Plans to cut carbon emissions to net zero by 2050 will put yet more financial pressure on homeowners as gas and electricity bills go through the roof.
The plans have come under fire as energy experts warn households could face huge bills to convert their heating systems.
More than 14 percent of UK emissions come from the UK’s 30 million homes and the government’s Heat and Buildings Strategy includes a string of green measures to get this down.
Gas and oil boilers will be banned from all newly built homes from 2025, in favour of electric heat pumps or renewable alternatives.
From 2026, Ministers propose that all new domestic boilers must be “hydrogen-ready” to be easily converted from gas.
In a shock new proposal, oil boiler installations may be banned outright from 2026. This will be followed by a ban on all new gas boiler installations from 2035, which may be brought forward.
Mike Foster, chief executive of the Energy and Utilities Alliance, said the “unfair” oil boiler ban is set to hand millions £13,000 bill for replacement.
“The proposed ban on oil boilers from 2026 is about to get real for millions,” he warned.
The Government will not force households to strip out their existing, functioning oil boilers. However, the problem will arise when an existing oil boiler breaks down or reaches the end of its natural life and needs replacing.
Foster said replacing a broken oil boiler with a new one would normally cost around £2,000 on average. “But a heat pump replacement would cost £13,000. That is an extra £11,000 the household would need to find to keep warm from 2026.”
Ministers have consulted on this issue and have yet to publish their response, but the ban is part of the Government’s Heat and Buildings Strategy. “It is due to start in 2026 and voters are not really aware of the consequences. The government is not going to pay this but homeowners.”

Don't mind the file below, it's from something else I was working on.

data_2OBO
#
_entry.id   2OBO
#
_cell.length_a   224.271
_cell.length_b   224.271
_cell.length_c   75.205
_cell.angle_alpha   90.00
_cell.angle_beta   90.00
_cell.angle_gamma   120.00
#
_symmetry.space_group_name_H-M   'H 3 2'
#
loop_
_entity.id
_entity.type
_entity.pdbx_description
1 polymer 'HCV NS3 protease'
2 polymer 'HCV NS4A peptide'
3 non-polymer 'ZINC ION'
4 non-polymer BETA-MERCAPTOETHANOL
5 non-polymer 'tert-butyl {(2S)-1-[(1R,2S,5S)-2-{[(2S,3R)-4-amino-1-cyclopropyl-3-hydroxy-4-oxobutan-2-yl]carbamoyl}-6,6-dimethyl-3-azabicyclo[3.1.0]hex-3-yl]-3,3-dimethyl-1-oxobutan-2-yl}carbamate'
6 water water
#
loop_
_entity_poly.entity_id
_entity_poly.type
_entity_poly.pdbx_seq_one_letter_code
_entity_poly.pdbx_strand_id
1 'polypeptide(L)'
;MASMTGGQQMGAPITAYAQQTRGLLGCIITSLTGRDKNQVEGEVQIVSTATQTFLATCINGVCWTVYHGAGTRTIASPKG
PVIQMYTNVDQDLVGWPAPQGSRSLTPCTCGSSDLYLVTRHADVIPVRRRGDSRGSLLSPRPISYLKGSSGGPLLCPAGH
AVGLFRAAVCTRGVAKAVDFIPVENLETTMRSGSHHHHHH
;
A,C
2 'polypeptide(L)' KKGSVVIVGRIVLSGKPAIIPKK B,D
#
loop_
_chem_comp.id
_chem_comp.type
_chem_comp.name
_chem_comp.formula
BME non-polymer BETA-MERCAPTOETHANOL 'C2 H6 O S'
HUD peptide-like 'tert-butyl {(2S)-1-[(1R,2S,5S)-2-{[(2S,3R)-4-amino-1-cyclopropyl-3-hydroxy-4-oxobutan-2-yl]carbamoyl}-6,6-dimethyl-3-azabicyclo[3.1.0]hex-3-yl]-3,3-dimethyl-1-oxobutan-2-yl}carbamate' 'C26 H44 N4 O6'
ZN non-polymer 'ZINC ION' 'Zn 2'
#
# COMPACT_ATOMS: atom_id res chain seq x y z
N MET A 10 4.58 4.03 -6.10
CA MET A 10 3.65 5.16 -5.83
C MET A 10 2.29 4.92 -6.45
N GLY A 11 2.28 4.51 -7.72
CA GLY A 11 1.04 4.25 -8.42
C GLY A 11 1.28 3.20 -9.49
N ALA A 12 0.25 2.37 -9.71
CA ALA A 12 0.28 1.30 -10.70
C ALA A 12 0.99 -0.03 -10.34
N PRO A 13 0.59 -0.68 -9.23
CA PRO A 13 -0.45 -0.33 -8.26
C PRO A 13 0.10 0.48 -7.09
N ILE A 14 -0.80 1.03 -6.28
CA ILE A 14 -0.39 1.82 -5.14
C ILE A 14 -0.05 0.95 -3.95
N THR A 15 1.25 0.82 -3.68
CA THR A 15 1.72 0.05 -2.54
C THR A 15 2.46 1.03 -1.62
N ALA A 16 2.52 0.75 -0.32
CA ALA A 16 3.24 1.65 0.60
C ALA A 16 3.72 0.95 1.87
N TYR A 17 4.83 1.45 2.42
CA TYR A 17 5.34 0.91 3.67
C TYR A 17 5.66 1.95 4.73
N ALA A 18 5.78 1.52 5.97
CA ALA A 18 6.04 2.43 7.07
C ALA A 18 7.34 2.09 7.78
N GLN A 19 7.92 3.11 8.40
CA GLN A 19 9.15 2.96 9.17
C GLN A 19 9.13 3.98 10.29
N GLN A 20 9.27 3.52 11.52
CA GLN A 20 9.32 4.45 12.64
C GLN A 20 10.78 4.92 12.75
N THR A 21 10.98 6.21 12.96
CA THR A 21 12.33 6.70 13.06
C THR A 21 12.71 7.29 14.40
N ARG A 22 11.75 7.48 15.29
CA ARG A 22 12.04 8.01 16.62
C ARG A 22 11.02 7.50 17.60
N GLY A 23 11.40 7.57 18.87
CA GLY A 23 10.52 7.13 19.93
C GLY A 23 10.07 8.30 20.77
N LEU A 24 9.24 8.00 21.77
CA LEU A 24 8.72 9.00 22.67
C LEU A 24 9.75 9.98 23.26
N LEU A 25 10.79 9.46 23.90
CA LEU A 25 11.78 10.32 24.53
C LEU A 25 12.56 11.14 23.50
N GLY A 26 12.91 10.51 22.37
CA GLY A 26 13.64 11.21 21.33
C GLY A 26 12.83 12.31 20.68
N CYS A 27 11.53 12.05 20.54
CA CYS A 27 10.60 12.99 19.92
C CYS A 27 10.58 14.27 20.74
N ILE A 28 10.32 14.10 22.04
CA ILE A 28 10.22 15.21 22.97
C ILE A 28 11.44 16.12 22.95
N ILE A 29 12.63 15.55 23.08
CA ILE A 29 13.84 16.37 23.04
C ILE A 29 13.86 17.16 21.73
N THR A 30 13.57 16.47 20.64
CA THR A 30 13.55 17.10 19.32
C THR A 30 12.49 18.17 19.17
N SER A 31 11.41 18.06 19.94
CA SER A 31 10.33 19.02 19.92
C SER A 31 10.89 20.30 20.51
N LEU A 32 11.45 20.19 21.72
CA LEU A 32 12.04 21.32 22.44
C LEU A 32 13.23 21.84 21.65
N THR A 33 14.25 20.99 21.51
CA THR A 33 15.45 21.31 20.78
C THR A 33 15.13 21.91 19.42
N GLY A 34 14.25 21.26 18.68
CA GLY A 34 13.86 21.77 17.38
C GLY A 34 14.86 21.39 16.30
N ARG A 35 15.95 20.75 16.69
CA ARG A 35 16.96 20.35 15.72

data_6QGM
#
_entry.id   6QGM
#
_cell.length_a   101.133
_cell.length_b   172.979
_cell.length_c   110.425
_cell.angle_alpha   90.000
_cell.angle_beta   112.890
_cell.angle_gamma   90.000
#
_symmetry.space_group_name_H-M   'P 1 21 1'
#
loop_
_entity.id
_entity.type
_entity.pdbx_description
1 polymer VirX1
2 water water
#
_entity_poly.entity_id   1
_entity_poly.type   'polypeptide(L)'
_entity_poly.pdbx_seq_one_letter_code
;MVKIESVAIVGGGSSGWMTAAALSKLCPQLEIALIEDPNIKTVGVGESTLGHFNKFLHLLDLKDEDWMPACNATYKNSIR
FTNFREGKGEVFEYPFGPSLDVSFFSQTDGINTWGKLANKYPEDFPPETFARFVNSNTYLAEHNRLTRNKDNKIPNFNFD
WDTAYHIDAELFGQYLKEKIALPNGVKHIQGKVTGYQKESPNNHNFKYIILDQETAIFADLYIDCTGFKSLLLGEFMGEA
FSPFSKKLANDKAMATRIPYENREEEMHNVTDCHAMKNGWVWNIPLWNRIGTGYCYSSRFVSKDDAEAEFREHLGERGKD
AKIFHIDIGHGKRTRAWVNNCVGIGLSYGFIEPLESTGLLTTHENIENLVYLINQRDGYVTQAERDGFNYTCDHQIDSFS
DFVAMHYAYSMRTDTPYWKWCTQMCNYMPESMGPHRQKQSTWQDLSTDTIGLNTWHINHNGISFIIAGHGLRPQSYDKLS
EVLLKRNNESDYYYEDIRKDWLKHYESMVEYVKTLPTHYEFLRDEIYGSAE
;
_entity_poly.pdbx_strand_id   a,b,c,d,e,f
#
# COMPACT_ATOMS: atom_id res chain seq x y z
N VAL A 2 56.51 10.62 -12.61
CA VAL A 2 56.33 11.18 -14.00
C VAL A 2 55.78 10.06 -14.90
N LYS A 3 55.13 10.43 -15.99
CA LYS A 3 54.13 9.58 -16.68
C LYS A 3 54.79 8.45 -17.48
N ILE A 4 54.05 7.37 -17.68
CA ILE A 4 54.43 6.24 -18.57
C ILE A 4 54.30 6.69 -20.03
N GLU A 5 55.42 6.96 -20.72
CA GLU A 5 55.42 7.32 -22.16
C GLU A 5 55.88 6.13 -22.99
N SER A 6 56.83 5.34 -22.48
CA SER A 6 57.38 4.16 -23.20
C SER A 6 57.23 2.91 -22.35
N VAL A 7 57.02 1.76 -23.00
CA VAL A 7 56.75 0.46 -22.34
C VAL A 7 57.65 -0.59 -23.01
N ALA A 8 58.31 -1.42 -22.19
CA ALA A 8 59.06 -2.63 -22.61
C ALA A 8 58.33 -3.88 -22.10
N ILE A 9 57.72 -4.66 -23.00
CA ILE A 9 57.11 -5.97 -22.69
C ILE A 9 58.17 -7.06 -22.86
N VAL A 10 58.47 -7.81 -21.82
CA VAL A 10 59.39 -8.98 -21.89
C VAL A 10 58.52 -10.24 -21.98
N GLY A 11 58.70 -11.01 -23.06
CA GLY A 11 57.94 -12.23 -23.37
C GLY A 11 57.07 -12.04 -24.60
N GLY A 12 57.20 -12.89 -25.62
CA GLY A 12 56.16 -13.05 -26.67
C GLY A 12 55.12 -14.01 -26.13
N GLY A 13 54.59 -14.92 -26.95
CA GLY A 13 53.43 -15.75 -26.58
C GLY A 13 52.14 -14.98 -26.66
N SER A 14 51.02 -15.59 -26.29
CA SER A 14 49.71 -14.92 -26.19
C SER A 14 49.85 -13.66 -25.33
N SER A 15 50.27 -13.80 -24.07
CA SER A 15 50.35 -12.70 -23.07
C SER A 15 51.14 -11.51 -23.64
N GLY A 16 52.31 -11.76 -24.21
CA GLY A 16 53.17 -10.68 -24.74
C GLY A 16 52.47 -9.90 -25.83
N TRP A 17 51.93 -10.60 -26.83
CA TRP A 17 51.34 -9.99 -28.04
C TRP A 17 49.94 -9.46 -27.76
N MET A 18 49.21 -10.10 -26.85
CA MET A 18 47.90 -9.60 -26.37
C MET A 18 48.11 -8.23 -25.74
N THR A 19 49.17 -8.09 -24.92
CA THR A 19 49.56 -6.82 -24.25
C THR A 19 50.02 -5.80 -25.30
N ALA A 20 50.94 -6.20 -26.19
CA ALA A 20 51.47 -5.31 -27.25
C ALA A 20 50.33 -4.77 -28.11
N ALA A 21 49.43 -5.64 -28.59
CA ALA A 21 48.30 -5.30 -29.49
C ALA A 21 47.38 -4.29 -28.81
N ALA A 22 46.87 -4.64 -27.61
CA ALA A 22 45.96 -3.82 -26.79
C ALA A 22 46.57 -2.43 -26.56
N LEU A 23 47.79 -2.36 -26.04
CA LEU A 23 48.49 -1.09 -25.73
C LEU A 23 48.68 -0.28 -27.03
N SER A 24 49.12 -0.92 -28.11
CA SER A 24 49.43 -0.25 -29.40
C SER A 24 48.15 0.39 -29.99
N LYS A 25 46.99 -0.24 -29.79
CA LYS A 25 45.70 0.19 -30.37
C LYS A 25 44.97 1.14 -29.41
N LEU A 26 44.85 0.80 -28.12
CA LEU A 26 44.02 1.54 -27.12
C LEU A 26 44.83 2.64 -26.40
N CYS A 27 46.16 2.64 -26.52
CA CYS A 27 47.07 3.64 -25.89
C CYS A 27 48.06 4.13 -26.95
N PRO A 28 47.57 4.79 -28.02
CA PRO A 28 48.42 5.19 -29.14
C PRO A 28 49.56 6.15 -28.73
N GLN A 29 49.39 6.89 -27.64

Foster added: “What is particularly unfair and discriminatory, is that those who live on the gas grid won’t face a ban until 2035, and then only if heat pumps have fallen to the same price as a gas boiler.
“Those using oil or LPG, mostly living in rural areas, have no such protection.”
The Government seems intent on hitting its own support base with this plan, as many Conservative Party voters live in rural areas.
However, when the time comes to phase out gas boilers, some 24 million households who have them are likely to face the same expense.
Foster also attacked the Boiler Upgrade Scheme, which gives households £5,000 to encourage them to install air source heat pump or £6,000 for a ground source heat pump.
He called the scheme “immoral”. “It hands out pointless subsidies for the well-off to upgrade their heating at a time when millions are struggling to pay energy bills. The money and would be better spent on insulation and energy efficiency measures.”
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